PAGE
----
Adventures in Ethics and Science

Ask a silly question …

Ah, Spring! The time of year when children wear sandals and then admonish their siblings not to pick their toes on the way to pot-luck dinners.

Yesterday’s toe picking prompted me to tweet a question that was mostly facetious:

If a child sequentially picks toes and nose, is there a risk of getting athlete’s nostril?

But on Twitter, no silly question goes unanswered. So Bora replied:

I think so. The fungus just needs a decent amount transferred and sufficient time to set up shop elsewhere in the body.

Interesting. Also, potentially painful!

And of course, one of my Facebook friends took it a step further:

And doing the reverse is a leading cause of cold feet.

The power of social media.


  1. #1 Ahcuah
    April 26, 2009

    And then there’s the old joke: If your feet smell and your nose runs, maybe you were built upside down.

    Actually, I doubt that it would be too easy to get athlete’s nose. Athlete’s foot thrives on the feet because shoes provide the warm, dark, moist environment that the fungus prefers. Athlete’s foot is a shod population’s disease; it is pretty much unknown in populations that go barefoot all the time. I suspect that the nose, even if a bit warm and moist, gets ventilated way too well for the fungus to do its thing.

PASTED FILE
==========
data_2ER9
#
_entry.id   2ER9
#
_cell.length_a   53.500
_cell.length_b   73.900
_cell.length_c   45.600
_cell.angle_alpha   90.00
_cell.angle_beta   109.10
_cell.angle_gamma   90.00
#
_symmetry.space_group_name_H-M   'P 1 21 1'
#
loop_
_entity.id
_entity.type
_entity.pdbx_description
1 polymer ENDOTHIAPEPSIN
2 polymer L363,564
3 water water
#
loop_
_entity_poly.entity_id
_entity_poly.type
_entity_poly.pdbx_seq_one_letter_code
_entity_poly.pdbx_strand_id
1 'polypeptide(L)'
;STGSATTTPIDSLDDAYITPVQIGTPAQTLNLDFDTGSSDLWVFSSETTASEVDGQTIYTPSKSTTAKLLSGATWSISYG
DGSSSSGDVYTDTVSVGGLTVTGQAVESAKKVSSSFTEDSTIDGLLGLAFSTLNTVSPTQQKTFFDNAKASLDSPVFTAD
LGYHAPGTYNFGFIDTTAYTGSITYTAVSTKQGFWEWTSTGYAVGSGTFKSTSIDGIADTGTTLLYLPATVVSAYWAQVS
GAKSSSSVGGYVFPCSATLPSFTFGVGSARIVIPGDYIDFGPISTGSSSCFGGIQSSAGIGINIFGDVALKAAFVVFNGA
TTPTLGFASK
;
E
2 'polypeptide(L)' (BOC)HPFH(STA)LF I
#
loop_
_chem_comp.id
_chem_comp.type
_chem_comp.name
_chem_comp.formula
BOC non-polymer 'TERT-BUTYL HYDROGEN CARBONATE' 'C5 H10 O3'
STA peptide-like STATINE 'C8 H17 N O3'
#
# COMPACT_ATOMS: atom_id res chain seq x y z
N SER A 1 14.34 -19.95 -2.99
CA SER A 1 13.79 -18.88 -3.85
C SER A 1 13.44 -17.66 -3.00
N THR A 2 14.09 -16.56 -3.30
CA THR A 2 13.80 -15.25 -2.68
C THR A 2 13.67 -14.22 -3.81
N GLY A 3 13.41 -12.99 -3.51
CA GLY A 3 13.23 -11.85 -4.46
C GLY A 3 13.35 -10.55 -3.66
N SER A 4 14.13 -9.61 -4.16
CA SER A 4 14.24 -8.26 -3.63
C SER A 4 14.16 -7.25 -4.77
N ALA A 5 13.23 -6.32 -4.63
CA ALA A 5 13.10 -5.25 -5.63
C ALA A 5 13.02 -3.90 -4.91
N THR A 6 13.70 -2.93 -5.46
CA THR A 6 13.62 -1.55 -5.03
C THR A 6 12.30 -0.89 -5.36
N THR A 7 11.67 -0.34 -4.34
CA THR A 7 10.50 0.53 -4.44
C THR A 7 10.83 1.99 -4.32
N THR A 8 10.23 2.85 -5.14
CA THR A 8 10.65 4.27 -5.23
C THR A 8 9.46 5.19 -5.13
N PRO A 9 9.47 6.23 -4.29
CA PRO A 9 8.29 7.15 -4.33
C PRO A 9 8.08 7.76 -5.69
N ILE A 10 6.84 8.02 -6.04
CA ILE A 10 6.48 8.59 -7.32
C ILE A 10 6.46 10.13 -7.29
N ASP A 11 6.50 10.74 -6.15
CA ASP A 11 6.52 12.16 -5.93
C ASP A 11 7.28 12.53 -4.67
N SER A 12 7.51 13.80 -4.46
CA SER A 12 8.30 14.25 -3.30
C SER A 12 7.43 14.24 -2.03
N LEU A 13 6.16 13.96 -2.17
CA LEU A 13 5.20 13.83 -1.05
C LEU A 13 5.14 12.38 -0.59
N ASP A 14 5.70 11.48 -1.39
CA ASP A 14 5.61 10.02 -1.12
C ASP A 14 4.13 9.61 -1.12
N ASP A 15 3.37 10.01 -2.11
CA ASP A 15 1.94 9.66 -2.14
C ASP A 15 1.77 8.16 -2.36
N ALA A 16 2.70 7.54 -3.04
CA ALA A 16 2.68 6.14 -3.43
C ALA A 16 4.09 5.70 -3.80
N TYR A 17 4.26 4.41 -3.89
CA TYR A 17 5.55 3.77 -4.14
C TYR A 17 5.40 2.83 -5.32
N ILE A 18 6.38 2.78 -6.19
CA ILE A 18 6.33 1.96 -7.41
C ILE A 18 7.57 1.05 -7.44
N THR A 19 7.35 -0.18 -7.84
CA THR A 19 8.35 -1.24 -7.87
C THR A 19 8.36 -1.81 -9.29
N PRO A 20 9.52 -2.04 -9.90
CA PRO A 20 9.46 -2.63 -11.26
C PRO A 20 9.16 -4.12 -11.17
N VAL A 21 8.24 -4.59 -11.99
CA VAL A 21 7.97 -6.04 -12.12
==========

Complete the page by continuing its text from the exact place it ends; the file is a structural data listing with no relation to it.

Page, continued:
2. #2 Coturnix
    April 26, 2009

    It will settle in the crotch, though!

  3. #3 llewelly
    April 27, 2009

    It will settle in the crotch, though!

    Athlete’s crotch is a clothed population’s disease; it is pretty much unknown in populations that go naked all the time.

  4. #4 Tinkering Theorist
    April 27, 2009

    I am very susceptible to athelete’s foot, but I have never gotten it in my nose. The first time I got it, it was between my fingers. As a child, I didn’t know what it was and apparently I was putting my hand on my mouth a lot–I think I was biting on my finger because it itched so much–and it spread to my lip. I bet if I would have frequently held the infected area next to my inner nose, it would have spread there, too, but I don’t see that being a common issue. . .

New comments have been disabled.